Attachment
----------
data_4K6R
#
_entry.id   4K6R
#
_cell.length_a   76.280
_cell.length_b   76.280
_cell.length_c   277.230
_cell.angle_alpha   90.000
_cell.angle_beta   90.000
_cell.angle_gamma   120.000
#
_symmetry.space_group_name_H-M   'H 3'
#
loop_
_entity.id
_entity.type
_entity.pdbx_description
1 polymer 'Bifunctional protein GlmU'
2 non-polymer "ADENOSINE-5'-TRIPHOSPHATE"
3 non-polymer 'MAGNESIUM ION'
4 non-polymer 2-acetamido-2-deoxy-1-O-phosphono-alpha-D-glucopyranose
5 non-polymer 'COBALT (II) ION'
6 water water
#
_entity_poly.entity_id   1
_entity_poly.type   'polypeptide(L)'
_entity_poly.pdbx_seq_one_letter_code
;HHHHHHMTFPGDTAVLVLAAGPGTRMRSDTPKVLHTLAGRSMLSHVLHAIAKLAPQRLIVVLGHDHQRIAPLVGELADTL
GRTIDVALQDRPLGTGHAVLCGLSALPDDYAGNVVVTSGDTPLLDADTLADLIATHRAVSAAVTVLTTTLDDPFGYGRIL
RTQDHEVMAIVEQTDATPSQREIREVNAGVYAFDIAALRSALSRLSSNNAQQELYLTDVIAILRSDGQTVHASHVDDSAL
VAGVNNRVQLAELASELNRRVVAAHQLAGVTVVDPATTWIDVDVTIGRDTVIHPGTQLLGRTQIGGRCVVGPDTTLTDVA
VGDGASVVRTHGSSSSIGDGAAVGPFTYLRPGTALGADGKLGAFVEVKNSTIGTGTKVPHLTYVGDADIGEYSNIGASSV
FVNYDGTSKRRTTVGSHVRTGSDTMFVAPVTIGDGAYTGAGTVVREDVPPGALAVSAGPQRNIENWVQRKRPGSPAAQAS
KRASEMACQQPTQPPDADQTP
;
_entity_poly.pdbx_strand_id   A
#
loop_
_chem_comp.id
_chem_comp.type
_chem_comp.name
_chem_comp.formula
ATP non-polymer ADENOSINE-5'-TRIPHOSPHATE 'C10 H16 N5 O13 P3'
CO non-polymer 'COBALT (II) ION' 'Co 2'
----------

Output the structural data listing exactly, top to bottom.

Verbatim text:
data_4K6R
#
_entry.id   4K6R
#
_cell.length_a   76.280
_cell.length_b   76.280
_cell.length_c   277.230
_cell.angle_alpha   90.000
_cell.angle_beta   90.000
_cell.angle_gamma   120.000
#
_symmetry.space_group_name_H-M   'H 3'
#
loop_
_entity.id
_entity.type
_entity.pdbx_description
1 polymer 'Bifunctional protein GlmU'
2 non-polymer "ADENOSINE-5'-TRIPHOSPHATE"
3 non-polymer 'MAGNESIUM ION'
4 non-polymer 2-acetamido-2-deoxy-1-O-phosphono-alpha-D-glucopyranose
5 non-polymer 'COBALT (II) ION'
6 water water
#
_entity_poly.entity_id   1
_entity_poly.type   'polypeptide(L)'
_entity_poly.pdbx_seq_one_letter_code
;HHHHHHMTFPGDTAVLVLAAGPGTRMRSDTPKVLHTLAGRSMLSHVLHAIAKLAPQRLIVVLGHDHQRIAPLVGELADTL
GRTIDVALQDRPLGTGHAVLCGLSALPDDYAGNVVVTSGDTPLLDADTLADLIATHRAVSAAVTVLTTTLDDPFGYGRIL
RTQDHEVMAIVEQTDATPSQREIREVNAGVYAFDIAALRSALSRLSSNNAQQELYLTDVIAILRSDGQTVHASHVDDSAL
VAGVNNRVQLAELASELNRRVVAAHQLAGVTVVDPATTWIDVDVTIGRDTVIHPGTQLLGRTQIGGRCVVGPDTTLTDVA
VGDGASVVRTHGSSSSIGDGAAVGPFTYLRPGTALGADGKLGAFVEVKNSTIGTGTKVPHLTYVGDADIGEYSNIGASSV
FVNYDGTSKRRTTVGSHVRTGSDTMFVAPVTIGDGAYTGAGTVVREDVPPGALAVSAGPQRNIENWVQRKRPGSPAAQAS
KRASEMACQQPTQPPDADQTP
;
_entity_poly.pdbx_strand_id   A
#
loop_
_chem_comp.id
_chem_comp.type
_chem_comp.name
_chem_comp.formula
ATP non-polymer ADENOSINE-5'-TRIPHOSPHATE 'C10 H16 N5 O13 P3'
CO non-polymer 'COBALT (II) ION' 'Co 2'